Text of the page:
Stories We Like: Novels For Language Lovers
footwear, early 14c., from Old French bote "boot" (12c.), with corresponding words in Provençal and Spanish, of unknown origin, perhaps from a Germanic source. Originally for riding boots only. An old Dorsetshire word for "half-boots" was skilty-boots [Halliwell, Wright].
"profit, use," Old English bot "help, relief, advantage; atonement," literally "a making better," from Proto-Germanic *boto (see better (adj.)). Cf. German Buße "penance, atonement," Gothic botha "advantage." Now mostly in phrase to boot (Old English to bote).
"to kick," 1877, American English, from boot (n.1). Generalized sense of "eject, kick out" is from 1880. Related: Booted; booting.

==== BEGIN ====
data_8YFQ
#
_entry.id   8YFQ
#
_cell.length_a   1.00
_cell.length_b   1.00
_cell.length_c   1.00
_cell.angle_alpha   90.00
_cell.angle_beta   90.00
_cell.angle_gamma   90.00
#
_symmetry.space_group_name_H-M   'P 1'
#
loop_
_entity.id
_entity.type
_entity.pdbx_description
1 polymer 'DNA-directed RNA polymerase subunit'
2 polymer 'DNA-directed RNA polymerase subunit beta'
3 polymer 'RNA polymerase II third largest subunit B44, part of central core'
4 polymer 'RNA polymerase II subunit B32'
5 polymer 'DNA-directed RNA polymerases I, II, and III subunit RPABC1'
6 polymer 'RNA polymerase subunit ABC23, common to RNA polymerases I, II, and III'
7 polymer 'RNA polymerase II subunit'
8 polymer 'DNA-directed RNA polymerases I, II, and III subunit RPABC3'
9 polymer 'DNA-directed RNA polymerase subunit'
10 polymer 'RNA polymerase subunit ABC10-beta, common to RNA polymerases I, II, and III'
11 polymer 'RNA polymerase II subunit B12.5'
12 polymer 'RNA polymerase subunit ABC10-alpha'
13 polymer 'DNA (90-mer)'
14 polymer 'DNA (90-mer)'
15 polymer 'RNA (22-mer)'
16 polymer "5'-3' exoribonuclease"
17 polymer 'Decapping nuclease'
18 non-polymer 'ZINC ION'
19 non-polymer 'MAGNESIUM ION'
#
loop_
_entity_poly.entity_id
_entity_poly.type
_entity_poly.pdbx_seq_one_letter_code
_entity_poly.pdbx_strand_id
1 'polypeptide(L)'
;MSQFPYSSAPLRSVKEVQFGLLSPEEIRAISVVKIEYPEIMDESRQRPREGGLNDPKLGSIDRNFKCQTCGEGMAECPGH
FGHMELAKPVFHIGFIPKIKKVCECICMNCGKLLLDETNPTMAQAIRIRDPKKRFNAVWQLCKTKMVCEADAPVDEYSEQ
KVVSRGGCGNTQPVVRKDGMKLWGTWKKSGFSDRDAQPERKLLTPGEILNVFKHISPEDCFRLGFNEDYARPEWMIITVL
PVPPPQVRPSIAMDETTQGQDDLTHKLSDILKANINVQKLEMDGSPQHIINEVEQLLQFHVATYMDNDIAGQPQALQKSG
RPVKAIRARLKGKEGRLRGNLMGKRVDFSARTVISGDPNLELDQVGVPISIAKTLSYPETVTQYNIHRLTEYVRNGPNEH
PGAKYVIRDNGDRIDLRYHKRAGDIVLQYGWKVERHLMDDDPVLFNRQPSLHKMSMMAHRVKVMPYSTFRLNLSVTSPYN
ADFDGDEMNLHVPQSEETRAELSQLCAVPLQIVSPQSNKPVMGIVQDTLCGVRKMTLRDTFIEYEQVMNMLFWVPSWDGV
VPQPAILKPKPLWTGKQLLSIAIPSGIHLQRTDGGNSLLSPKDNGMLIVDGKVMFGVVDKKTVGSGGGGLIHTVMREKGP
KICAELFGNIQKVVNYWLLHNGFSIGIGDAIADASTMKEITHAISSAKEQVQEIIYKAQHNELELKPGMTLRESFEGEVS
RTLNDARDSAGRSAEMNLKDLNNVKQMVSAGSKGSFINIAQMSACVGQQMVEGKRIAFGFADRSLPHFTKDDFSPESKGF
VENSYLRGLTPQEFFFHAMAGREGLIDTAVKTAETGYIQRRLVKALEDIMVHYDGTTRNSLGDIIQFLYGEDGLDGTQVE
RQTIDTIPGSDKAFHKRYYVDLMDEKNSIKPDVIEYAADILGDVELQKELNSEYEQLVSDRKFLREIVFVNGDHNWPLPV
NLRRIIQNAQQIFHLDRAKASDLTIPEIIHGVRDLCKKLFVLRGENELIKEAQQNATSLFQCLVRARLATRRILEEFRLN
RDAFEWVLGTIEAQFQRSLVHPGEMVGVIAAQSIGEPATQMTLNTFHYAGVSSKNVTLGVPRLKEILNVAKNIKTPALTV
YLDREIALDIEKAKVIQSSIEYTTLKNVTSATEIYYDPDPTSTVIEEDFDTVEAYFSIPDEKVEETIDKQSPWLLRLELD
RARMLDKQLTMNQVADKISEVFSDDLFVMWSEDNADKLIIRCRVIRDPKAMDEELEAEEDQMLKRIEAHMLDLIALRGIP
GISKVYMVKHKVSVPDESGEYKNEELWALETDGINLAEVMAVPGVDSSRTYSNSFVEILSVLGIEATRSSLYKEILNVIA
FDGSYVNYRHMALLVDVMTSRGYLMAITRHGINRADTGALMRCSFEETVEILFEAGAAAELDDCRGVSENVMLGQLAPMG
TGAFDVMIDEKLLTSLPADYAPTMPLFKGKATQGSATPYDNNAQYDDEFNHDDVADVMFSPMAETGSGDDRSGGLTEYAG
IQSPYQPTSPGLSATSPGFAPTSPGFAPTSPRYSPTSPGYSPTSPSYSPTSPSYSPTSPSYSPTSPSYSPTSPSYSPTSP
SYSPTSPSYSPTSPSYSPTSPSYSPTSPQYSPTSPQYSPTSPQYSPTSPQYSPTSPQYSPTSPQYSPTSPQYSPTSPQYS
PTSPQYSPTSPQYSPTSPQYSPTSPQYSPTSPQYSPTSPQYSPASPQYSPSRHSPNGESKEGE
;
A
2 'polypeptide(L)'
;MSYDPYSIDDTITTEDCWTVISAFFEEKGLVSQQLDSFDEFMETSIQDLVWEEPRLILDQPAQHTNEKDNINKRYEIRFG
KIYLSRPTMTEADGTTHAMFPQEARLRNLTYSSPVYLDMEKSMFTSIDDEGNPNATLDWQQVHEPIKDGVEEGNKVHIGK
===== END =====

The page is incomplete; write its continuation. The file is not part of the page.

"start up a computer," 1975, from bootstrap (v.), a 1958 derived verb from bootstrap (n.) in the computer sense.
To start up or input a computer'soperatingsystem:Thetypicalfirststepinworking with a computer, then, is to load the DOS programs; this is called ''booting up''/ He showed me how to log in and boot the operating system
[1970s+ Computers; fr earlierbootstrap,becauseafterasimpleactionlikepressing one key, the computer loads the operating system itself, as if it were raising itself by its own bootstraps]